|bc||Phil Belbin, Australian artist,
cartoonist and steam enthusiast
Just ONE page on the Collecting Books and Magazines web site based in Australia.
THE work of Australian artist and steam enthusiast Phil Belbin is too broad and diverse to easily categorise.
His meticulously executed paintings of steam trains are prized by collectors all over the world, his inspired and often breathtaking views of Sydney Harbour are keenly sought after and widely appreciated, his cartoons and comics are eagerly collected and aficionados of Australian magazines consider his illustrative work to transcend normal concepts of "commercial art".
Phil Belbin was born at Beecroft, Sydney, on August 9, 1925, and his great lifelong loves of art and steam manifested at an early age.
As a child he was reputed to anxiously await deliveries of meat from the butcher, simply because he wanted the white paper to draw on. While other boys bought sweets and toys, Phil saved his money to buy books illustrated by such favourite artists as Arthur Rackham.
The influence of Rackham and Lindsay is clear in a handful of attractive art nouveau paintings in the possession of Belbin's family.
Like most boys of his era, the young Phil Belbin was raised on a diet of comic book heroes (Speed Gordon was a favourite), so it was hardly surprising that the youngster drew his first comic book at the age of 11. He called this first comic hero "Perry Dale", and the beautifully drawn and hand-coloured work remains another prized possession of his family.
In his early teens the young Phil Belbin studied at East Sydney Tech where his work impressed his teacher, the famous and controversial painter William Dobell.
Belbin joined the Sydney Sun as an artist in 1942, two years before enlisting in the RAAF as an armourer and being sent to the Pacific islands.
During his free time on the islands he painted a series of marvellous watercolour land and seascapes as well as graphic depictions of aircraft, crew and novel subjects such as the shattered engines of crashed planes.
When he was demobilised after the war, the quality of his work led to him being recommended by fellow artist and cartoonist Peter Chapman to publisher Frank Johnson.
Johnson, who provided many artists and authors their first opportunities at publication, jumped at Belbin and published his first comic in 1946. This was The Raven, in the sixpenny Johnson comic "Triumph". Interestingly, The Raven shares many attributes with "Perry Dale" of juvenile days.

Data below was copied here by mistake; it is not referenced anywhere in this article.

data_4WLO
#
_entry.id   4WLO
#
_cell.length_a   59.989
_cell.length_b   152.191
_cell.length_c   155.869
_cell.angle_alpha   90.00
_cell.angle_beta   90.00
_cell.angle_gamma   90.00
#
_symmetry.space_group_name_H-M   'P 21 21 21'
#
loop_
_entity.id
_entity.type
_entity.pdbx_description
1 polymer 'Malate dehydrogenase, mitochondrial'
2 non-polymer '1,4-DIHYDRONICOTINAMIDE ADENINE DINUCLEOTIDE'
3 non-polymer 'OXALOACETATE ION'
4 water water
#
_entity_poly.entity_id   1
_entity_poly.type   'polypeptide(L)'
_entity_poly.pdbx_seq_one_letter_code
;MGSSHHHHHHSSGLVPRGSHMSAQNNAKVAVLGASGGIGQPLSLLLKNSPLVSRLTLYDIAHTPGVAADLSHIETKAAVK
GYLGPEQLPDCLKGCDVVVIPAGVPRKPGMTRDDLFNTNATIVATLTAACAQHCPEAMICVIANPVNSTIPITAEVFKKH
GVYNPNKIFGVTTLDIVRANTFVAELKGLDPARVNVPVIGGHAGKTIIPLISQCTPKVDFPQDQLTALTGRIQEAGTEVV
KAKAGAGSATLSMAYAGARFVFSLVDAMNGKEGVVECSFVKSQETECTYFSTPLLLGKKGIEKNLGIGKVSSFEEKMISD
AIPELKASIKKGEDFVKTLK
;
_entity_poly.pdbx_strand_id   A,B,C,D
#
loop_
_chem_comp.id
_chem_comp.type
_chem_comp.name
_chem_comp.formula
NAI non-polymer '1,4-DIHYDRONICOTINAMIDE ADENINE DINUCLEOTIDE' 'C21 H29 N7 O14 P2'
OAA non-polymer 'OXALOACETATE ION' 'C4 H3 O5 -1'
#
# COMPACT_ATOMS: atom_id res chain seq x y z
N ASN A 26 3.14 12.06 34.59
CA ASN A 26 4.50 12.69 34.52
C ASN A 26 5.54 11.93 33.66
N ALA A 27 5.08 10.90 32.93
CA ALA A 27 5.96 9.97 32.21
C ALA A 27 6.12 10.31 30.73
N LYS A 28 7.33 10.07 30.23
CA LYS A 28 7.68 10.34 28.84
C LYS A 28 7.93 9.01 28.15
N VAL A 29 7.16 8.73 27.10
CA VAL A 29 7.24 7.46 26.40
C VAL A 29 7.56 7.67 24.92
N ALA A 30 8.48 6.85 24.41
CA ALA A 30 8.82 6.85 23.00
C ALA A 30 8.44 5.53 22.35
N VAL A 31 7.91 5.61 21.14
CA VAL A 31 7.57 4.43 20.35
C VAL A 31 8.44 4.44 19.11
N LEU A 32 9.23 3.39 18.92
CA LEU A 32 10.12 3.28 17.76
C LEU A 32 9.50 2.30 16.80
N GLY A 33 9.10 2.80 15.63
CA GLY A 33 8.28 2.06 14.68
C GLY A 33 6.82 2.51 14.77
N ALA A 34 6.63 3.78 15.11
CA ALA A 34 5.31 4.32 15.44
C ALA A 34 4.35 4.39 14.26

In November 1947 Phil married his sweetheart Cecily Johnson who, like many other girls during the war, had been encouraged to write to servicemen to relieve their boredom and stress. Cecily recalls being told years later by Phil's air force mates that he declared upon reading her letters that: "I don't care what she looks like, I'm going to marry her."
Prolific though he was, Frank Johnson had a reputation as a painfully slow payer, so when Belbin was approached by K. G. Murray, the publishers of the Man stable of magazines, he didn't hesitate to produce a sample colour comic for cartoon editor Albert Murray, who soon regarded him as a favourite and as a friend.
Soon Belbin was producing comic strips, cartoons and various pieces of artwork for the entire Murray stable, which included Man, Man Junior, Cavalcade and Adam.
His comic book and strip creations included Jimmy Smart, Flash Cain and Peril on Venus.
Phil Belbin had a unique flair for composition and colour which, combined with a passion for accuracy, a whimsical sense of humour and a self-deprecating modesty, made him a highly sought-after freelance illustrator.
His work appeared in many publications, including Readers Digest, and his major clients included MacDonnell Douglas, Hawker De Havilland, the British National Railway Museum, the NSW State Rail Authority and American Trains magazine.
His association with K. G. Murray was an enduring one, and his illustrations, cartoons and comics continued to appear in and on that stable's magazines for decades.
His cartoons often bore pseudonyms which included Humph (a reference to his supposed resemblance to Humphrey Bogart), Fillini, Pittsburgh and Duke.
The extent of his cover illustrations for a vast range of pulp and paperback titles that appeared from the 1940s to the 1970s has not been fully recognised. From the Frank Johnson titles Famous Detective and Surefire Western in the 40s, to the extensive range of Horwitz pocket books and highly collectible pulp series such as Phantom and Star books, his skills were (and are) on wide display.
His trademark pneumatic "damsel in distress" covers for Phantom novels (not The Phantom!) and for Adam magazine give those titles much of their current appeal for collectors. Naval author J. E. (Jim) MacDonnell was highly complimentary of Belbin's cover art for many of his paperback novels. Belbin also illustrated some major books on railways and ships and these now command very high prices among collectors.
The New York Society of Illustrators awarded him a rare citation of merit and the Royal Society of Arts elected him a fellow in the 1980s.
Phil Belbin's passion for steam led him to build his own extraordinary working five-inch gauge railway at his St Ives home and for years this was something of a tourist attraction in the area.
He also made a huge number of films of steam railways from the 1940s to the 1970s and these are now recognised as a unique and precious record.
He passed away in 1993, succumbing to motor neurone disease.
His sons Graeme and Bruce have inherited his love of steam.
Articles from CB&M editor's
Extract from the RTM (NSW Rail Transport
Museum) Newsletter, June 1993
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